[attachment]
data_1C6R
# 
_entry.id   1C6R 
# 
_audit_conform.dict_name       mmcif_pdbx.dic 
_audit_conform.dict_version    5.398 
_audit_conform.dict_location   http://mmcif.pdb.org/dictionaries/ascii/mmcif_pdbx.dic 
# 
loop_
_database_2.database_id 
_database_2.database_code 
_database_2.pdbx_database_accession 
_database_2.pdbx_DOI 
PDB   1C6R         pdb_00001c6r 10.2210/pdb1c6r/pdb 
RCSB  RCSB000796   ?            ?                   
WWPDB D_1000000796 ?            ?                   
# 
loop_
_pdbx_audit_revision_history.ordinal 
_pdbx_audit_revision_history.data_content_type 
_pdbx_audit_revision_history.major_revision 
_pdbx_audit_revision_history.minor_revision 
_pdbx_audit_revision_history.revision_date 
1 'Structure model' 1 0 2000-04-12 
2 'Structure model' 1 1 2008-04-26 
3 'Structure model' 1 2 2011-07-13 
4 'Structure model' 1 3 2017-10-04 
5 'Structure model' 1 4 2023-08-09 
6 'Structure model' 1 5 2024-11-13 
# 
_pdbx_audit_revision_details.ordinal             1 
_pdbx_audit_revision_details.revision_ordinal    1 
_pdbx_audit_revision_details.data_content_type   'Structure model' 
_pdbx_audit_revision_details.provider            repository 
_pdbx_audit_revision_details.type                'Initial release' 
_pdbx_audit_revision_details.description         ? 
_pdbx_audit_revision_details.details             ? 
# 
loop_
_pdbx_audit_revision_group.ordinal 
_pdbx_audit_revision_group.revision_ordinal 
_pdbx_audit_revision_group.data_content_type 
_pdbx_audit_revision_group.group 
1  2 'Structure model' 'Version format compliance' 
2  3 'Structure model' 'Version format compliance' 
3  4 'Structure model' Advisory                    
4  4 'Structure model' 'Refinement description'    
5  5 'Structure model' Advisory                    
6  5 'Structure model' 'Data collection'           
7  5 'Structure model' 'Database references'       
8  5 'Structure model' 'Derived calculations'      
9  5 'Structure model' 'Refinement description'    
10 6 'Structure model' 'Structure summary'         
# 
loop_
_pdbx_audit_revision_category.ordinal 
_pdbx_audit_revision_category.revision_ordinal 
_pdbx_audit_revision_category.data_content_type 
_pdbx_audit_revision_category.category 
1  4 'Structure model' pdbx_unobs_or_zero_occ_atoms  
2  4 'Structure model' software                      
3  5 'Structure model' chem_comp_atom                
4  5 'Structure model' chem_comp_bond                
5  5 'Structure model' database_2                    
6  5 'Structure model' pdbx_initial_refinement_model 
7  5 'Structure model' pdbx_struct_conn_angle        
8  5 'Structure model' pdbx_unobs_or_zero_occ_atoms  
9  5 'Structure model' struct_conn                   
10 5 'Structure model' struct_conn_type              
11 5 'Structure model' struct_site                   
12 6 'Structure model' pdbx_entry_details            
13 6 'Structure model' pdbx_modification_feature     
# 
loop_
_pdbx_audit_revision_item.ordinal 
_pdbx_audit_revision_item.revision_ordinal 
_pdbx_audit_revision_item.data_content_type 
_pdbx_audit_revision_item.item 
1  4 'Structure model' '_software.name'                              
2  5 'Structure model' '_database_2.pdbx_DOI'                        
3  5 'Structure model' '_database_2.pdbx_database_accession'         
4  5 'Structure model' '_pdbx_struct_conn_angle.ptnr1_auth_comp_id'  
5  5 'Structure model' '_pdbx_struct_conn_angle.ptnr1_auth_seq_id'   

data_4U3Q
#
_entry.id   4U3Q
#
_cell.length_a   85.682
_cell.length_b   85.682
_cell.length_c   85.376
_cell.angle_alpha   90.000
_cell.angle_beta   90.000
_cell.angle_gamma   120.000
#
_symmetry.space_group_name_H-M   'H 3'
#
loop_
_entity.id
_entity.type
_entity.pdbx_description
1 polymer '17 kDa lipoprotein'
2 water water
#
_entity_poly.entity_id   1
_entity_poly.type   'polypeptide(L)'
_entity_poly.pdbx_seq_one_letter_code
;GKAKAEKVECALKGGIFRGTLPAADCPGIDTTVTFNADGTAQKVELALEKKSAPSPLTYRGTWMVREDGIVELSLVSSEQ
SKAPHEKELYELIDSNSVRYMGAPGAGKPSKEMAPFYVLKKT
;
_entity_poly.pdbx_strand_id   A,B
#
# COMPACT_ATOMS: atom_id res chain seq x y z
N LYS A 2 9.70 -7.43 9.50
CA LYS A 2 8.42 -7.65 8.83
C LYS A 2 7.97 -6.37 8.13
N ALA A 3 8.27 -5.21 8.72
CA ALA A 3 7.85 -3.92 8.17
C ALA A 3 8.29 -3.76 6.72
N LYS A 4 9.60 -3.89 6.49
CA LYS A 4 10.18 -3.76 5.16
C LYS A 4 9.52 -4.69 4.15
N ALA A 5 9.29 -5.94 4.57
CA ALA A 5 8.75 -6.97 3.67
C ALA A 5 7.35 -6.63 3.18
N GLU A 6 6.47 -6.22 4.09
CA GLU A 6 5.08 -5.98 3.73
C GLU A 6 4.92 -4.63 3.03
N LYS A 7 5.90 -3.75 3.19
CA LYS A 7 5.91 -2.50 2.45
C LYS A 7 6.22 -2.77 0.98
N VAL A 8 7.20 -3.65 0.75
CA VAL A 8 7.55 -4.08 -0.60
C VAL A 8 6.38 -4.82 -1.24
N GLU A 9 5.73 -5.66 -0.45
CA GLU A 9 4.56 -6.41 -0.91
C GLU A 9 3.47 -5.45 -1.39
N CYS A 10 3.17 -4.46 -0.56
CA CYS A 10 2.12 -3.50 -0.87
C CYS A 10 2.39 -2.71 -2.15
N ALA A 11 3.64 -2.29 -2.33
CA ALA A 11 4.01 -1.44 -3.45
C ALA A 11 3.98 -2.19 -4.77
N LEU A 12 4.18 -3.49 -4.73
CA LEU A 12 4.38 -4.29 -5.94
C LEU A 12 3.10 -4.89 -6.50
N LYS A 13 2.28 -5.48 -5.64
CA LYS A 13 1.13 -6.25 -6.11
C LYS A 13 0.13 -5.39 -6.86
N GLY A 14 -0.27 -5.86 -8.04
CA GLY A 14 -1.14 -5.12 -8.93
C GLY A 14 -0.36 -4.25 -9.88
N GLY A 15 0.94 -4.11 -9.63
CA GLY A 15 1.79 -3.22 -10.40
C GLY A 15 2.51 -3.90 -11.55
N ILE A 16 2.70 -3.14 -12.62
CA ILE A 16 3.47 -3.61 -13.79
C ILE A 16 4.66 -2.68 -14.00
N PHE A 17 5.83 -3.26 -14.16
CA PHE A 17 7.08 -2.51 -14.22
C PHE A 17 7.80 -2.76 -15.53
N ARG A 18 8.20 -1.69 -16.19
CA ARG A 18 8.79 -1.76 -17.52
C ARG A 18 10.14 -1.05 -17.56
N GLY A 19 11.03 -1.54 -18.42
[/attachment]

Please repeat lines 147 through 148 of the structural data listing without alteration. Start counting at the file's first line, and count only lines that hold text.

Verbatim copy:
CA LYS A 13 1.13 -6.25 -6.11
C LYS A 13 0.13 -5.39 -6.86